...foundation, something that I work with, and then also saying Judge Children's Research Center where we live in Memphis, Tennessee also and close to close to the fundraising for those two, those two charities. Yeah, that's great, that's great. Will make sure that we mentioned those with I thank you. One followed question going back to beg in the bear. Not. No, I'll lay off that, even though a lot of they weren't. Say Davey wants the debut. Want him to sing again. Don't say yeah, no, I great. But when there's thirteen quarterbacks in the in your recruiting class of noted, name how many before? First of what's a scholarship limited a time or and was it different for the independent schools, because that's unbelief. I'm where. Well, you know, I don't know the answer, but I think some were walk on. Okay, some were scholarship. Yeah, but you know, we recruit. They recruited basically, quote unquote, athletes right for so, yeah, you got the big athletes, you have the small athletes and then I remember Clarence Ellis was a defensive back with us. I think he was out of Atlanta and he was he was the only one that I knew was actually recruited as a corner. You know, other people safeties and linebackers. They just if you were a big quarterback, you really potentially could be a linebacker or tight end and if you were fast and lean you'd be a wide receipt. For me they would be re alignment and I recall there. Well, one thing we didn't talk about too and I just read this somewhere. They you were drafted in the major league baseball draft to yeah, baseball was my first love. What did you play? You pitch are I was a short stop. Now I pitched in the on little league and and all that. In the Ale a game I played triple a be a baseball and we used to go to Johnstown every year and playing tournaments up there. I was a I was a short stop by trade. I played third base in college because the short stop was on a scholarship so I wasn't going to play it there. I played seven games in college until Spring football started. I think six seven games and then then I went back to football. But yeah, I love base five. I have it on in the car. I listened to the nationals in Washington all the time. And you know I love the Yankees. You know they're just setting all kinds of records hit home runs. I don't know whether it's the balls or the bats or whatever it is, but you know where the drugs this is going to be a record. It's going to be a record here. I think they're going to shatter the record for home runs this year. I think Strang records. Yeah, but the pirates going to break games. Well, then they'll set their own record of worst second half collaps in team history. Once again. We have to we're both pirate fans, Joe, so it's tough living. Oh, what's your favorite baseball stadium to be a in attendance? APP How one? You know, I used old Yankee Stadium was grab played football. I played football in college. We went play army at Yankee Stadium. It with the monuments. That was that to me and I've never been. I've never been to Boston, so I haven't been into that one, but I would say Yankee Stadium. But was I used to go to the mets games a bit, but you. Yankee stadium was just so nostalgic. I remember spending time having dinner with Mickey Mammal One night and I thought I died and went to heaven and he was in Washington and my one of my partners, was some charge of the alumni for Major League baseball and we sat and had dinner one night just listen to stories about he and Billy Martin. And you know when I think it's really funny, I don't know if I collected baseball cards. I'm sure we all did, right, I said when I was still doing up I do when I was a kid growing up. I mean Tom Tresh will scour and Yoki Baron, Mickey Mantle, Roger Marris. I had, you know, I had all these great Yankee trading cards and I used them on my bike. Right, would you know? Your you put the card on the bike and make me lapping down. I think back now how much money was flapping around in my bicycle when I was a kick coming up save them. You know, I kind of get that way. Like we interviewed Robert Keamy junior and he's a good friend of mine, but so you know, and he talks about how he us his identity, because everybody thinks he's his dad, and I kind of see that because sometimes when I look at them and talk to him and we hear stories about, like my favorite player was because it was my dad's was Roberto, and it was just, you know, I'm still enamored. I have that's my favorite card. I have his rookie card and yeah, you know, it's just, it's just you get so an amored. Baseball was America's sport way back in the day before foot. Sure. Well, it's turn to court. As time moves on, to as time moves on, you know, the sons become the...

...father's right, because people, you know, they hear the name Roberto Clementi, and doesn't matter if I mean so many football players, to identify themselves as the third, Second Juniors today, right, you know, when you're when they hear a name as famous as that and they see somebody, they don't really think that this is somebody that would be ninety years old at this point his life. Yeah, you know. Well, I think about clementy to if you do go to a higher game and you're one of the fifty five hundred are there, there's about three hundred many jerseys. It's amazing the proportion of Clementy Jerseys at higher game still to this day and all over the world people love him. I mean there's parks and and and school's named after him. It's just an amazing story. All right, Joe, one last thing. We like to do what's called no huddle. We like to pepper you with some questions and have you answer them as fast you can and how it starts as so go ahead, Dave shoot. Okay, June, if you were a commissioner of one of the major sports leagues for a day, what rule would you change? I would it would be it would be professional football and I would do a better job of defining. I would make sure that we could define what it catches. Yeah, I don't know. Change. Nobody still know. No, we we love hardly a couple years ago. Right. It's just this is what it cats should be. If you have two feet in bounds and possession of the ball before you go out of bounds, that's a catch. If you catch the football and it touches the ground, whether it moves or not, as insignificant. That's incomplete. That's it. That's agree. I agree. You don't need to go to replay. We don't need to go to replay. Ball touch the ground, we don't need to see if it move to Milli. Me a millimeter, centimeter or whatever. Yeah, we just we move on. I agree. It's ridiculous. All Right, what's your biggest pet peeve? People being late for meetings. Always has been a better fact that it's like number one in the business world. What you're basically saying to everybody else is I'm better than you, I don't need to follow the same time frame you need to follow, and to me there's no greater insult than somebody showing up late for a meeting. Heck, we got fine, got you, you know, we caused US money. Yeah, I think that you know part of where it comes from for me, but I've always I believe in this siplins and you have to have them, and that's one that's very important. Well, it was my second year in the League and we were having training camp and Frostberg and and he was having our first, no second, child and I stayed as long as I could and I remember taking seventy and then getting on sixty eight and I had this car and had no power. I'm like, I'm going to be cutting it close. I remember walking in the meeting and everybody sitting there looking at me, and I was the only meeting I've ever been late to, and norve just goes, we'll talk about this later. I said, all, okay, you know, I'm just don't embarrass me in front all the other guys. You know it's embarrass yeah, no, we wouldn't do that, but I year right. I mean it's like and then everybody looks at you. Yeah, and it's like it's like, what makes you so special that you can't be here on time? Right, I have for that. That is but that is my single biggest pet. Peef. All right, Joe, if you could go back in time and tell a young Jeff Eisman one bit of advice, what would that be? Actually, I did one of those on whose website is? Is it jeter's? I think, has a website. We're go back and talk to the youngest, you know, to the younger Joe. But advice would you give the younger joe? I would still say that don't let anybody ever tell you that you cannot accomplish the dreams that you have. Right, don't, don't let anybody, don't let anybody else determine your future and tell you you can't do something? No, I gree I love it. One of my favorite show is because I love watching sports movies. What is your favorite sports movie? The blind side? The blind side, because I'm in it. Yeah, which she's in it? Yeah, which is basically they saw. It's you know, it's based off of my leg that. You know that one and the other one. Truthfully, North Dallas Forty, is is it not? North Dallas Forty? I think North Dallas Forty captured the world of professional football before anybody wanted to admit what it was. Right. No, I agree. Cold tubs, pills, drinking, Bill Smoking. You can get out everything, everything, you know, you win the parties. I mean it's the way it was, really was. It was a different it was a different time in a different era, but that was, you know, that was the way it was back then. Um, okay, Joe, if we, if we took a look at your phone and we strolled through it, who would be the most famous p person in your phone today? Oh Gosh,...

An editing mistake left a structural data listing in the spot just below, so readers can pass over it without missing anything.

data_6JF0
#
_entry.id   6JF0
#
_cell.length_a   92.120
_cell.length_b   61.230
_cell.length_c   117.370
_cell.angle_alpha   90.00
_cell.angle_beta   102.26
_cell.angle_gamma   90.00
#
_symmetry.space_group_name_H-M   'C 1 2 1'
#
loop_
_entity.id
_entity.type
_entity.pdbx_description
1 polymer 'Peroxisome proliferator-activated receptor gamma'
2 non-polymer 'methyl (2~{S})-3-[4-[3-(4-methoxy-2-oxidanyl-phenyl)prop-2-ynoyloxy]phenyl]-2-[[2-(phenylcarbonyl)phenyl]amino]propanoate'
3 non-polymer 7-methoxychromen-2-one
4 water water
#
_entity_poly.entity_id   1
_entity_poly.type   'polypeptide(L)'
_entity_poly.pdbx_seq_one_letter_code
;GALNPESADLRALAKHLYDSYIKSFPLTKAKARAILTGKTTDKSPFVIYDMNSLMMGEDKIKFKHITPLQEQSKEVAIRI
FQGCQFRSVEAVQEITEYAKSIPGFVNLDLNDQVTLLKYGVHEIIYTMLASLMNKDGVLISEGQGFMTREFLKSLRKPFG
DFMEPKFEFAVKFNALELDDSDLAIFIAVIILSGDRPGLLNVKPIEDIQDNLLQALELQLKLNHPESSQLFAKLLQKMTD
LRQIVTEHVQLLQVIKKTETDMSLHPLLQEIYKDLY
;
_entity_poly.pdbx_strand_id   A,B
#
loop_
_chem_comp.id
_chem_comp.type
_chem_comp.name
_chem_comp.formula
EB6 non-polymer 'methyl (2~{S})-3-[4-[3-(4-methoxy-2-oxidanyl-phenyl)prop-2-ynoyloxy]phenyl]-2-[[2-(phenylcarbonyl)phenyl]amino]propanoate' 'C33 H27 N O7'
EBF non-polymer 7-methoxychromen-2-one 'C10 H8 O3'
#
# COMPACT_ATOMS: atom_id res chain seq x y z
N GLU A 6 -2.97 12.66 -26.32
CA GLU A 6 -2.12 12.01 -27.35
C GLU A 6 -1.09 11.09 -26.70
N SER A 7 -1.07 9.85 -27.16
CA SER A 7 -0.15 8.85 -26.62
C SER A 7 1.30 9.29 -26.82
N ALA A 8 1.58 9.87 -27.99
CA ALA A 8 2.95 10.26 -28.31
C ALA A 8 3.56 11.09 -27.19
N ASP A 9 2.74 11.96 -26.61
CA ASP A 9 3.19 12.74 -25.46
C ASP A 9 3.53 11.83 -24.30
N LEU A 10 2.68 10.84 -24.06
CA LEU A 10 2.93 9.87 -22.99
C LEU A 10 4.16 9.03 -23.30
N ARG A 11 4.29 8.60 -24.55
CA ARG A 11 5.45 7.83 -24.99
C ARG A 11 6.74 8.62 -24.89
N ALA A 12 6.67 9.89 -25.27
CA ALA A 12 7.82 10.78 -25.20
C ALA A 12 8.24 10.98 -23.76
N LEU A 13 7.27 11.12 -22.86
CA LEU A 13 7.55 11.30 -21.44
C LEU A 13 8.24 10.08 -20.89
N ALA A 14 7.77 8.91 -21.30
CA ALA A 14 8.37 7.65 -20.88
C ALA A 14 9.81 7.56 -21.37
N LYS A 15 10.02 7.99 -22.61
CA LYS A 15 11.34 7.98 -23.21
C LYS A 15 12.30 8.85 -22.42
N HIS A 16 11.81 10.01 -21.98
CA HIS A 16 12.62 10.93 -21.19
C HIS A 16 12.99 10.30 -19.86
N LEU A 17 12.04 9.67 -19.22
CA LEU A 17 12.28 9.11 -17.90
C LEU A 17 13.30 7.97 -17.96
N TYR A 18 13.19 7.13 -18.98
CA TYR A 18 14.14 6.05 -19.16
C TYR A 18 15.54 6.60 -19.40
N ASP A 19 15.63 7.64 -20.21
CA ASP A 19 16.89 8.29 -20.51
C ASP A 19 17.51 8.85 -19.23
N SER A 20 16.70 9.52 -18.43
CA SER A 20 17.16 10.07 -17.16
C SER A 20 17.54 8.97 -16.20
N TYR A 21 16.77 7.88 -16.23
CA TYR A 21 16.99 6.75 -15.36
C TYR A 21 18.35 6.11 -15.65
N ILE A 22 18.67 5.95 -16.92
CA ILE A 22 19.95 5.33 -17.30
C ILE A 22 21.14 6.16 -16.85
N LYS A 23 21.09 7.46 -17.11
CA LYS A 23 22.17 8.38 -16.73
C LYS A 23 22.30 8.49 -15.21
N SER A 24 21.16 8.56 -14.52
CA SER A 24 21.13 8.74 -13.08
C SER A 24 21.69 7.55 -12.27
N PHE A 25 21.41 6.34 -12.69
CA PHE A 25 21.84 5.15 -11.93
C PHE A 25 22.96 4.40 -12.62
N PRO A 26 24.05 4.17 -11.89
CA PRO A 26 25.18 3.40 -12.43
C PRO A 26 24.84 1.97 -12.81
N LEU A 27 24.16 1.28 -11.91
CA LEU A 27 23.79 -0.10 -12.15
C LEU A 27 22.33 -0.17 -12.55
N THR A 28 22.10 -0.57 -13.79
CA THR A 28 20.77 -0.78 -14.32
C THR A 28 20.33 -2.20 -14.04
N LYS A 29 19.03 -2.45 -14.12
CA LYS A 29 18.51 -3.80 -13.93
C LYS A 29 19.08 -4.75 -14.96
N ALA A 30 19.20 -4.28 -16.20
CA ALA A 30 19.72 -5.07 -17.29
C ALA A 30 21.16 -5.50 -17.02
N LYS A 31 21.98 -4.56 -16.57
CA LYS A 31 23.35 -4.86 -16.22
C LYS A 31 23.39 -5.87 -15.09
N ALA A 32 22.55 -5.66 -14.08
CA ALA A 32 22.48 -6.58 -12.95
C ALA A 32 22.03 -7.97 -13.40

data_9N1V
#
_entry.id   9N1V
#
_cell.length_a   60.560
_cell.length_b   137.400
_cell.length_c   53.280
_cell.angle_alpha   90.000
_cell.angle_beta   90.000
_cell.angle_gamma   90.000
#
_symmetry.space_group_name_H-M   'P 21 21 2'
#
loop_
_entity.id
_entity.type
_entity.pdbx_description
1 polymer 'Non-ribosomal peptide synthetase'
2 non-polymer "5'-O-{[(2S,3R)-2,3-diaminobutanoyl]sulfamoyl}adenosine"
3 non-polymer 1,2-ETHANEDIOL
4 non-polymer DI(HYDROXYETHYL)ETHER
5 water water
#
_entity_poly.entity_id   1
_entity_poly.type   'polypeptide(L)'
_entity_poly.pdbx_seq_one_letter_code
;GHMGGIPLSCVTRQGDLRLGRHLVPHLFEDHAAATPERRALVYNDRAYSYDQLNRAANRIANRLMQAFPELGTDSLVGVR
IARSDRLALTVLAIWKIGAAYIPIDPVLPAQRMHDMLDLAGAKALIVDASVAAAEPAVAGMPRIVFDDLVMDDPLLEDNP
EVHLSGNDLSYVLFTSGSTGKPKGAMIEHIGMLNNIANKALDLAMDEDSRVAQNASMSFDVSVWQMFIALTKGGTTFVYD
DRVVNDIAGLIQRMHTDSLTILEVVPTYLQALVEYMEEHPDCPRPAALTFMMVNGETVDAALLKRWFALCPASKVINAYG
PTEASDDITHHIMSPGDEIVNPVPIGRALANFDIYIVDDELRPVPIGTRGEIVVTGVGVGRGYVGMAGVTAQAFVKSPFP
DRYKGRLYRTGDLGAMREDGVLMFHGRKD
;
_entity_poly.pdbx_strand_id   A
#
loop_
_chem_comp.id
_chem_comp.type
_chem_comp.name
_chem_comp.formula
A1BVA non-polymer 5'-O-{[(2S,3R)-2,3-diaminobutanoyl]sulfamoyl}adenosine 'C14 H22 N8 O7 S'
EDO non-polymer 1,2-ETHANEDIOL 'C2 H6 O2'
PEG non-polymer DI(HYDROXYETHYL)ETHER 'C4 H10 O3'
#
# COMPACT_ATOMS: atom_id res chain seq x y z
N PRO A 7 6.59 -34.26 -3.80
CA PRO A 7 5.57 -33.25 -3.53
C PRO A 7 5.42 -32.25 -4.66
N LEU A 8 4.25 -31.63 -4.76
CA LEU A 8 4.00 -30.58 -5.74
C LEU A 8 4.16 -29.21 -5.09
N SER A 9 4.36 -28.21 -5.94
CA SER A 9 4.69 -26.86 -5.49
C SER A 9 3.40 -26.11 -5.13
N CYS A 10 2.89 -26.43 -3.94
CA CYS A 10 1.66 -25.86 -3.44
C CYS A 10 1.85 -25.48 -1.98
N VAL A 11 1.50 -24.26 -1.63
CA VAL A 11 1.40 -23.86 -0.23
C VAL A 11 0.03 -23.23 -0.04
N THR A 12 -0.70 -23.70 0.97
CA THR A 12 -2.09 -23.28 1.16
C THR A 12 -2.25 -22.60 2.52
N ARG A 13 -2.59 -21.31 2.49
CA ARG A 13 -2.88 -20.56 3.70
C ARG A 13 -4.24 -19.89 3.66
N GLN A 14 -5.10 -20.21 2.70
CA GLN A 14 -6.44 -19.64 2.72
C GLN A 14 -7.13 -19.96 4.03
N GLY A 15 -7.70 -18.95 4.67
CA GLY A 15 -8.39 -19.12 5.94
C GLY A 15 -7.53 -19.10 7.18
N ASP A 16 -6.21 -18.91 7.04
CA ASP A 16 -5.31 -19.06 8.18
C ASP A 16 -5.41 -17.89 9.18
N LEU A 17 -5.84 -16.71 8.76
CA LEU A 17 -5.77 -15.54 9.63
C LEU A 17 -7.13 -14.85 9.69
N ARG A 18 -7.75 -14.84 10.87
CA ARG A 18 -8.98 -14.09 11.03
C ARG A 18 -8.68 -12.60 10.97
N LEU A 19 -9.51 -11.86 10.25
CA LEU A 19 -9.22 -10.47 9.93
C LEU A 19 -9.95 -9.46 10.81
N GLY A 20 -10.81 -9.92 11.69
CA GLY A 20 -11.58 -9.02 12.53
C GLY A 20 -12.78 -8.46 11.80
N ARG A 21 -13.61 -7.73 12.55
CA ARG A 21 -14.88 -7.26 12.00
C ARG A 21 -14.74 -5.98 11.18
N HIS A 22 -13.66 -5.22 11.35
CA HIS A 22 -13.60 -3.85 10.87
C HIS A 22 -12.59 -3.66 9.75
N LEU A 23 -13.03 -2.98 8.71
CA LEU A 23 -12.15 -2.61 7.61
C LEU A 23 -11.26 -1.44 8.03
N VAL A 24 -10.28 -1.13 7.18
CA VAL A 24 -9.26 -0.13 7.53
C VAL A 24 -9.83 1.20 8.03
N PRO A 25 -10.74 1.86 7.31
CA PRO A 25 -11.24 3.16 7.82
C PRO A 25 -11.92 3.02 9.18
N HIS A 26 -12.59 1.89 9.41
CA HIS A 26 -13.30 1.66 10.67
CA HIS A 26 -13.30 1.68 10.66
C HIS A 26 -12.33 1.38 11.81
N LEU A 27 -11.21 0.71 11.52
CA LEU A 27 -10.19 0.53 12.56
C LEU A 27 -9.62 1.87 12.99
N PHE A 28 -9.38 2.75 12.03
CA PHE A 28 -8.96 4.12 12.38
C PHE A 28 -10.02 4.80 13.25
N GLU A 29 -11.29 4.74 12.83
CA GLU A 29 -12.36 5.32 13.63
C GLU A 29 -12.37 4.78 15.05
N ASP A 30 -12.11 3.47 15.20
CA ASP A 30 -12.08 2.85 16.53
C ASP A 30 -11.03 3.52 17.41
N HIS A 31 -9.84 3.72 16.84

...maybe like a surprise person that we wouldn't expect, somebody you wouldn't expect. Yeah, see, I don't know. I mean, I've got a few it. I've got a few. I can't say I've got others. That's a good enough answer? Yeah, I gotta, I think. Yeah, but is that? Is that a good of it? Let me ask you this way. Do you have a former president in your phone? Because you may possibly have, could possibly have one of some of those. Yeah, that's actually you know, the most famous person for me and my phone is my wife, Robin. There you go, love it, love it. That's the one you got to call every day, every day. Funny, I go, I scrolled through my phone and I look at like two days of phone calls and it's like Robin is like every other one. Yeah, calls. A tech on a lot. I travel a lot, a you know, I got to see what's going on and you know, we've we get to visit, get caught up, and then all the kids, I'm sure, and then grandkids. It's kind of yeah, and then the grand kids, the grandkids are calling, and you know those those are I mean, and I say this to everybody, is you know. So we're so busy in life that we get going so fast in our own world that we forget that there's another world out there and that's that's what happened to me when I, you know, I might, Ego got so out of control it before I got hurt. They has a world champion and MVP of the League is so you knows. As a fourth highs paid player, you love this fourth ties day player national football in one thousand nine hundred and eighty four at a billion dollars a year, right, and which is crazy. And you know, you get, you get so wrapped up in your ego and all of a sudden, when the late break came, it slammed me back down to Earth. And now I appreciate people so much more. I appreciate my relationships with my family so much more. And and spend time with your kids, right. And if your children, if your children are involved in an activity, try and make a part of it. If you can't, if you can't get there for the whole game or you can't get there for the whole recital or whatever it might be, find a way to get there because, you know what, you never get that day back. Yeah, I'm driving to filly this weekend watch my daughter run a half marathon. So God bless you. Yeah, so, if we do that, everything's about kids. Thanks, Joe Hey, thanks for coming on spending some time with us. We really appreciate it. You're welcome. Guys, I enjoyed it thoroughly. Thank you. We want to thank you for listening to huddle up with gusts, a RADIOCOM original. You can find our show on RADIOCOM, the new RADIOCOM APP or anywhere you listen to your favorite podcast. Please leave us a review or comment if you enjoyed the show. We are on facebook, twitter, instagram and Youtube at huddle up with Guss. You can also visit us on our website, huddle up with guscom. Huddle up with gusts is produced by Cam Holdeman and our media relations director is Terry Shuman. Our show is recorded at the energy innovation center and Pittsburgh Pa. Thank you for listening and you can hear a new episode every Monday right here on RADIOCOM.